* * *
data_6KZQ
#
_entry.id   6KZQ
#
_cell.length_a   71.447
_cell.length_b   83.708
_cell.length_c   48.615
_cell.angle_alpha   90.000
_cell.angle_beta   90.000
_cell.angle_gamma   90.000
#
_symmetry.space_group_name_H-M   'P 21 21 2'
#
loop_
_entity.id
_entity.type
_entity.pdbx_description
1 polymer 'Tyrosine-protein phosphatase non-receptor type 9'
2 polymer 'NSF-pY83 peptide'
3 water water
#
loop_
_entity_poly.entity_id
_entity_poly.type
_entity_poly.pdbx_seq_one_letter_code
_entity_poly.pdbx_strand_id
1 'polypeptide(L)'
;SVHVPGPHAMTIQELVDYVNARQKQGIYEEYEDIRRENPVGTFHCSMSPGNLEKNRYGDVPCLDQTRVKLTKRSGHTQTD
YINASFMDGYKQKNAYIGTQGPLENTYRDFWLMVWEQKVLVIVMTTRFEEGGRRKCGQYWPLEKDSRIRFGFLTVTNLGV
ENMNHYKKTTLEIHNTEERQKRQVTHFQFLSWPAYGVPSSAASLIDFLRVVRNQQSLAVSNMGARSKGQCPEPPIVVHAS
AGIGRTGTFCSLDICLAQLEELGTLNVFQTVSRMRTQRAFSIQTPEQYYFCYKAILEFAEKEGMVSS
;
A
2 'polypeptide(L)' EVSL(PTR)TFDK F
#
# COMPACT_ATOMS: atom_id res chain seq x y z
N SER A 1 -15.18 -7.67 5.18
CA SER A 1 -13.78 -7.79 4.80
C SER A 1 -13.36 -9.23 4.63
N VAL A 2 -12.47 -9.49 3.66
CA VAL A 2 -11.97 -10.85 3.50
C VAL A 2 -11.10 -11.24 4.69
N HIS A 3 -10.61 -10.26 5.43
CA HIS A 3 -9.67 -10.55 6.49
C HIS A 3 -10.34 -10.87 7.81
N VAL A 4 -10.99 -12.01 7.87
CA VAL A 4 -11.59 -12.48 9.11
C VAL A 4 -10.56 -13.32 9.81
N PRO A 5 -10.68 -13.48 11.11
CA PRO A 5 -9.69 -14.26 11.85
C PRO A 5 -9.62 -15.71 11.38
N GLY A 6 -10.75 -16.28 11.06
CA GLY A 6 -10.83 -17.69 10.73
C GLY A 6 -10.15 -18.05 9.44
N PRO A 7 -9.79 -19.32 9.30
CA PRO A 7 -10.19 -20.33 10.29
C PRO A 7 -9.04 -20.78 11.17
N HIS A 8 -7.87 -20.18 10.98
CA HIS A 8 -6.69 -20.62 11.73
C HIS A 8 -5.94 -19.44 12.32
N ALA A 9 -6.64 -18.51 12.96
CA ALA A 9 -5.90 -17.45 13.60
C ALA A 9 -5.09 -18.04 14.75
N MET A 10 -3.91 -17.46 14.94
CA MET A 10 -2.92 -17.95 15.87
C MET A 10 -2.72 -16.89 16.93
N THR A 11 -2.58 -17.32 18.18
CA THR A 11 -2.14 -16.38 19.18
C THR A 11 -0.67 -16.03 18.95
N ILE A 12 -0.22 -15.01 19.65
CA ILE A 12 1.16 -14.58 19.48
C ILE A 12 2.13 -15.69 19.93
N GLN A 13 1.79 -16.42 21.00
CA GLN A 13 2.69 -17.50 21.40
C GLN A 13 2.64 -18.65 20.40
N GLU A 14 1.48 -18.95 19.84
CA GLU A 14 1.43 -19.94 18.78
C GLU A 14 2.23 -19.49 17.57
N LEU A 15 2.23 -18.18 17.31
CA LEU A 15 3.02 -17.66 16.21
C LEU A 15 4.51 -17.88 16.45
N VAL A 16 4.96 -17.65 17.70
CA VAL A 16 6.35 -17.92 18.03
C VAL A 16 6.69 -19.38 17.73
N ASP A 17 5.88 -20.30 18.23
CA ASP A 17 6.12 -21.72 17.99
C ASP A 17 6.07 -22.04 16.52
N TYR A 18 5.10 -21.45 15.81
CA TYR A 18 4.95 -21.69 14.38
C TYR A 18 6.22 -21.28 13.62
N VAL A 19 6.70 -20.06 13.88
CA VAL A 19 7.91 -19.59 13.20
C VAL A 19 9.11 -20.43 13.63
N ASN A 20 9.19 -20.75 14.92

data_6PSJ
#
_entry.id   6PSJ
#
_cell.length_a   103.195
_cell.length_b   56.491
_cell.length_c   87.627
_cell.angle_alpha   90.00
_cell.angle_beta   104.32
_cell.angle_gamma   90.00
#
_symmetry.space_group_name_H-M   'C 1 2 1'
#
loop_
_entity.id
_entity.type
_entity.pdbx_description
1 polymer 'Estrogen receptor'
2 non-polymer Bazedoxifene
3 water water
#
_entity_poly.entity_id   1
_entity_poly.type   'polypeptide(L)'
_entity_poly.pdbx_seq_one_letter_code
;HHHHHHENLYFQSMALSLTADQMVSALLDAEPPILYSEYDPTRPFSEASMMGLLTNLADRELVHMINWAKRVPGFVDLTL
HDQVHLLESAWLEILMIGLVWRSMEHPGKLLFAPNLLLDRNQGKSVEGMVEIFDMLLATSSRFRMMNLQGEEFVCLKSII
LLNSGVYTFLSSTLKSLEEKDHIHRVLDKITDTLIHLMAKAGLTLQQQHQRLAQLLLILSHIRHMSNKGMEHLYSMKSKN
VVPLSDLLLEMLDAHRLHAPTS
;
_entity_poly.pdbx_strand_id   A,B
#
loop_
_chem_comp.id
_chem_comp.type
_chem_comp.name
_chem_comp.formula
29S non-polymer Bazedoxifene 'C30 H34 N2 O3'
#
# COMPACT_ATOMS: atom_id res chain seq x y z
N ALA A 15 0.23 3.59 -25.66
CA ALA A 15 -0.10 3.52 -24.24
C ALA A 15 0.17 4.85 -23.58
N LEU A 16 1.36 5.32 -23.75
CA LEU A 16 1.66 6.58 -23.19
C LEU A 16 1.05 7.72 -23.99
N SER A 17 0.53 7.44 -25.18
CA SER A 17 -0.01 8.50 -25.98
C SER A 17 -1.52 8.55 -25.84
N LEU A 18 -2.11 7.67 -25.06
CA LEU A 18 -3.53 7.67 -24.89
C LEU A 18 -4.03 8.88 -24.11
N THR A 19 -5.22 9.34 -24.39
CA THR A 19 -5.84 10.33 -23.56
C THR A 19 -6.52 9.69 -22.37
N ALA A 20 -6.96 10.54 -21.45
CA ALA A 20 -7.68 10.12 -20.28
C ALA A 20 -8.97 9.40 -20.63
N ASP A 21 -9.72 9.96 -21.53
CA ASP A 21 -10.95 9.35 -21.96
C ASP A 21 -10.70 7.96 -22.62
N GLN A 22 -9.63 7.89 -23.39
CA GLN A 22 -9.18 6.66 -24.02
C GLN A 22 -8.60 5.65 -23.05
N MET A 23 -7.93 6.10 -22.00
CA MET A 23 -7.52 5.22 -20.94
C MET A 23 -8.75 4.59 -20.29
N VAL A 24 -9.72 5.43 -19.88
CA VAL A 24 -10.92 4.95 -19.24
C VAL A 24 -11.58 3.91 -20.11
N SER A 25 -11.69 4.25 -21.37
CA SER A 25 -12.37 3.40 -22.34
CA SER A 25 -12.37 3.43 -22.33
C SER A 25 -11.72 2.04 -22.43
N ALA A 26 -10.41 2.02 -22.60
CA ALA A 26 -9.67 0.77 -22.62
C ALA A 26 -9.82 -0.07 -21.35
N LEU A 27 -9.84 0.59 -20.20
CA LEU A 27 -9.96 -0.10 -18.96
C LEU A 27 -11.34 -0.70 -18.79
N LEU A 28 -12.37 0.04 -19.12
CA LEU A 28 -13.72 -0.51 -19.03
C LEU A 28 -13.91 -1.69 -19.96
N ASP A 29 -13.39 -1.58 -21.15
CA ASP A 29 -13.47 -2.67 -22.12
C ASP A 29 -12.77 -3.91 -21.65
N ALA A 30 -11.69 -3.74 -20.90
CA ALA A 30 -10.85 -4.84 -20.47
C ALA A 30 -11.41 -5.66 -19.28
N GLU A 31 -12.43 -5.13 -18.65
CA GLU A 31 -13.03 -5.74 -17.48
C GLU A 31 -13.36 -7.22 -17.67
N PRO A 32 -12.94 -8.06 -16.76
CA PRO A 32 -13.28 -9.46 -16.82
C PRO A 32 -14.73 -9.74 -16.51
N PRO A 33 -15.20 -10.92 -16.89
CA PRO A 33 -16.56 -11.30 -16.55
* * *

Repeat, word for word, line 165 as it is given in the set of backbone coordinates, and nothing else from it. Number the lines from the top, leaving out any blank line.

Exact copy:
CA SER A 25 -12.37 3.40 -22.34